The Vice-Chancellor and the President and Chief Executive Officer of ANU, Prof Brian Schmidt, delivered the welcome remarks and expressed his solidarity with the UN Secretary General and with the Pacific neighbours in their call to governments around the world to increase their ambition on climate change. Prof Schmidt noted that ANU researchers, economists and several interdisciplinary teams were working to explore mechanisms for removing carbon dioxide from the atmosphere which would not only help tackle climate change, but also create new economic opportunities, support regional communities, improve health outcomes and protect biodiversity.
Nai Jit Lam, UNHCR Deputy Regional Representative delivered the introductory remarks and highlighted that concrete climate action outcomes can be achieved through partnerships and greater political will, together with the intelligence and passion of our youth.
The urgent need to move towards a low carbon economy and build resilience, would not only mitigate the worst impacts of climate change in the Asia-Pacific, but also lift the region economically, according to the body overseeing the UN Framework Convention on Climate Change (UNFCCC). More
Two days after disembarking from her carbon-free yacht in New York, teen climate activist Greta Thunberg paid a visit to UN Headquarters on Friday, after joining participants of her global climate strike movement, Fridays for Future, at the Organization’s gates. More
“We need to tax pollution, not people”, and “end subsidies for fossil fuels,” Secretary-General António Guterres told the World Summit of the R20 Coalition on Tuesday, a UN-supported environmental organization, founded by former California governor Arnold Schwarzenegger.
The idea that subsidizing fossil fuels is a way to improve people’s lives could not be more wrong, said the UN chief in the Austrian capital, Vienna, because it means spending taxpayers’ money to “boost hurricanes, to spread droughts, to melt glaciers, to bleach corals: to destroy the world.” More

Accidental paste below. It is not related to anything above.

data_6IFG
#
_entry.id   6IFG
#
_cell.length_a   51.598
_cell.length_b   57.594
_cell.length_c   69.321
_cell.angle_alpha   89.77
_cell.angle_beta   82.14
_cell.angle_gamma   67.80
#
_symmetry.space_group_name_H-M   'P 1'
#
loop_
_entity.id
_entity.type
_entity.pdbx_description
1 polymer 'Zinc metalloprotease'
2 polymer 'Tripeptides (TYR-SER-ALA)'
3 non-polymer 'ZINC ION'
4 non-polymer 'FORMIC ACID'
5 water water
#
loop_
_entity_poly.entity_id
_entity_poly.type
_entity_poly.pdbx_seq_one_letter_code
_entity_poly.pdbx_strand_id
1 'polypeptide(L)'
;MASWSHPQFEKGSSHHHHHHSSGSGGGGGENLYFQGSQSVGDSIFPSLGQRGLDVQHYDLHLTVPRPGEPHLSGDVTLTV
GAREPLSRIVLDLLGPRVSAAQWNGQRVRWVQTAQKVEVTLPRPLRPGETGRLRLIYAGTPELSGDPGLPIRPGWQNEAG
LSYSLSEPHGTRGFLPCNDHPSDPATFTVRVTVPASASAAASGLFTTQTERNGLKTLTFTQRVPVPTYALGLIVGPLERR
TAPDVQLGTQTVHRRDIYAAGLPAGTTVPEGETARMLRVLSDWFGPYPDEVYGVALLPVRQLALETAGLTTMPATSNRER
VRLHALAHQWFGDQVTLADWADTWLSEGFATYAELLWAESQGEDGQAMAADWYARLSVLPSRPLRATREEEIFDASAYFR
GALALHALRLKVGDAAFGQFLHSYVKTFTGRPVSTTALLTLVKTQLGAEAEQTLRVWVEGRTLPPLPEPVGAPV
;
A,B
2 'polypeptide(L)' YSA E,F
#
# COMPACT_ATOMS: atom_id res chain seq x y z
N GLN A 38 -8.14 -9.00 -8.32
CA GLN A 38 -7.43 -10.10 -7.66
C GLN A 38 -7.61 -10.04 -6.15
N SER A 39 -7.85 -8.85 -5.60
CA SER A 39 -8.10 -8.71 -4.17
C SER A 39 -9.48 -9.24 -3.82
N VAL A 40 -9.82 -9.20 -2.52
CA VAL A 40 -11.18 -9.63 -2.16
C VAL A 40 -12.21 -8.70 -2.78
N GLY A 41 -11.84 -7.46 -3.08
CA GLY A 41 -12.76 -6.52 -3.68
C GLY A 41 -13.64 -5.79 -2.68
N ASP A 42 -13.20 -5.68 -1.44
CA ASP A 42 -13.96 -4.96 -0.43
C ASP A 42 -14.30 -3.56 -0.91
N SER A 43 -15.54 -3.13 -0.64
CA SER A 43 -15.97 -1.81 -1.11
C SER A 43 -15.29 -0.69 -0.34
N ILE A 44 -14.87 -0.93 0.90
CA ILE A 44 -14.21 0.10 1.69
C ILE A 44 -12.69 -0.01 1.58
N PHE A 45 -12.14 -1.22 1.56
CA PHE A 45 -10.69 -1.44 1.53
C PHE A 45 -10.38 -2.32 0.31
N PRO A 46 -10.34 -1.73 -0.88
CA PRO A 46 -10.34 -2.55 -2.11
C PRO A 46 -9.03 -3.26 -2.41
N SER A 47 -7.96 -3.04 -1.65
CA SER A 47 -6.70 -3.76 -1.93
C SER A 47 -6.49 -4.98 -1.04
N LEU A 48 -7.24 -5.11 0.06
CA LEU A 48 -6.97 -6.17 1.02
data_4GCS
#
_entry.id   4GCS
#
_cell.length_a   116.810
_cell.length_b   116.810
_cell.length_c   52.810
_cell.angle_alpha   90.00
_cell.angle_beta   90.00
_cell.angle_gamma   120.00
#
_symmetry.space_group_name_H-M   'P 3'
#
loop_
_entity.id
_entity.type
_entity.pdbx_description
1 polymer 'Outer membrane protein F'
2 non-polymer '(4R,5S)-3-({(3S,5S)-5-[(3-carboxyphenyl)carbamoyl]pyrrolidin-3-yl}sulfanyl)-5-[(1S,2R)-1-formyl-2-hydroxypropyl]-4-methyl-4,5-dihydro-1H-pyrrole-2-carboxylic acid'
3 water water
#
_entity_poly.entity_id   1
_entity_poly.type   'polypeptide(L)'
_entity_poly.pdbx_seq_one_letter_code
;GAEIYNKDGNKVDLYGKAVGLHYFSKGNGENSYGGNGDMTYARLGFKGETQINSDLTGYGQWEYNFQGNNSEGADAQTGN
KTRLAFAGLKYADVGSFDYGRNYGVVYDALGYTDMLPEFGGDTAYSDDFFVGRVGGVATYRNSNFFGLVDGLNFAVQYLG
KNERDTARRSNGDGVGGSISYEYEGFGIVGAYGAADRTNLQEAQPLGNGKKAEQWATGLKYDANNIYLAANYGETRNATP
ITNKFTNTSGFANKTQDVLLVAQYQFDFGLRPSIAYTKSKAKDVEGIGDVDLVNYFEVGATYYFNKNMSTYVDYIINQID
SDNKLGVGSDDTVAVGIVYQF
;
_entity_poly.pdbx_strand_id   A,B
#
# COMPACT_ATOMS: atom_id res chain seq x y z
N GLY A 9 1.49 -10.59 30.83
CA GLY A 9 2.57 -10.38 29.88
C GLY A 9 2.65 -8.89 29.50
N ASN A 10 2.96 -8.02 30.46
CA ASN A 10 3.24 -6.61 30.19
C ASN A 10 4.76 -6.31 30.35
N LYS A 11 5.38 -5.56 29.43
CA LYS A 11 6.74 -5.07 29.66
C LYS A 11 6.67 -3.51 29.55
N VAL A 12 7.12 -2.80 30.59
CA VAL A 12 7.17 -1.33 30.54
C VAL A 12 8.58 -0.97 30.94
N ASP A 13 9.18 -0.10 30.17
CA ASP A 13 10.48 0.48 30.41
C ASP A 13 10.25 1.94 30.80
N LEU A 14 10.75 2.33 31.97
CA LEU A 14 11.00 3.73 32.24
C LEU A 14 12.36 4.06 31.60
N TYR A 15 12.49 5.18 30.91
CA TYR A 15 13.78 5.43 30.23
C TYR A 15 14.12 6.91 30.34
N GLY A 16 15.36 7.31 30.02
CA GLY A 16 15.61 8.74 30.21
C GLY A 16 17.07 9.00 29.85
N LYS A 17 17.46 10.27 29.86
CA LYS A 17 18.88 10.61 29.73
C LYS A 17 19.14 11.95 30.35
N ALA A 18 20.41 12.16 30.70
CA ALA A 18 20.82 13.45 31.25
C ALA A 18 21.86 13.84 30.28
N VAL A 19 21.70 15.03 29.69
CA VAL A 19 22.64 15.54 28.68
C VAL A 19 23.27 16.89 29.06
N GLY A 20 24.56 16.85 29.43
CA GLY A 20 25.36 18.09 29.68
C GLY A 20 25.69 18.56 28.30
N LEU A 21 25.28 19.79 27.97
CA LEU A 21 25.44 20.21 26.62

17 May 2019
I want to express my very deep solidarity and admiration in relation to the people and the government of Tuvalu.
You are on the frontline of the war on climate change because climate change is striking in Tuvalu in a more dramatic way than anywhere else in the world.
I have enormous admiration for how you have decided to resist and you are implementing a programme of adaptation and resilience that is something that the whole world should admire and support. But it’s necessary that governments that are still causing the problems that affect Tuvalu understand that they need to change. They need to change their energy policies, their transportation policies, the way they manage their cities, the way they are using fossil fuels so that the impact of climate change on Tuvalu can be stopped. Climate change cannot be stopped in Tuvalu it has to be stopped in the rest of the world.
We will be fighting during our Summit in New York to make sure that all countries accept the commitment that we need to be globally carbon neutral by 2050 to limit the increase in temperature to 1.5 degrees.
At the same time, I want to express my deep solidarity and the total support from the United Nations to the government and to the people of Tuvalu in your determined efforts to preserve your country – physically, culturally, in the economic and social dimensions, as a rich component of the Pacific and the international community.
The UN Secretary-General Antonio Guterres saw the frontline of “the battle against climate change” for himself on Thursday, by taking to the tropical waters of the South Pacific off the coast of Fiji, on a solar-powered boat. More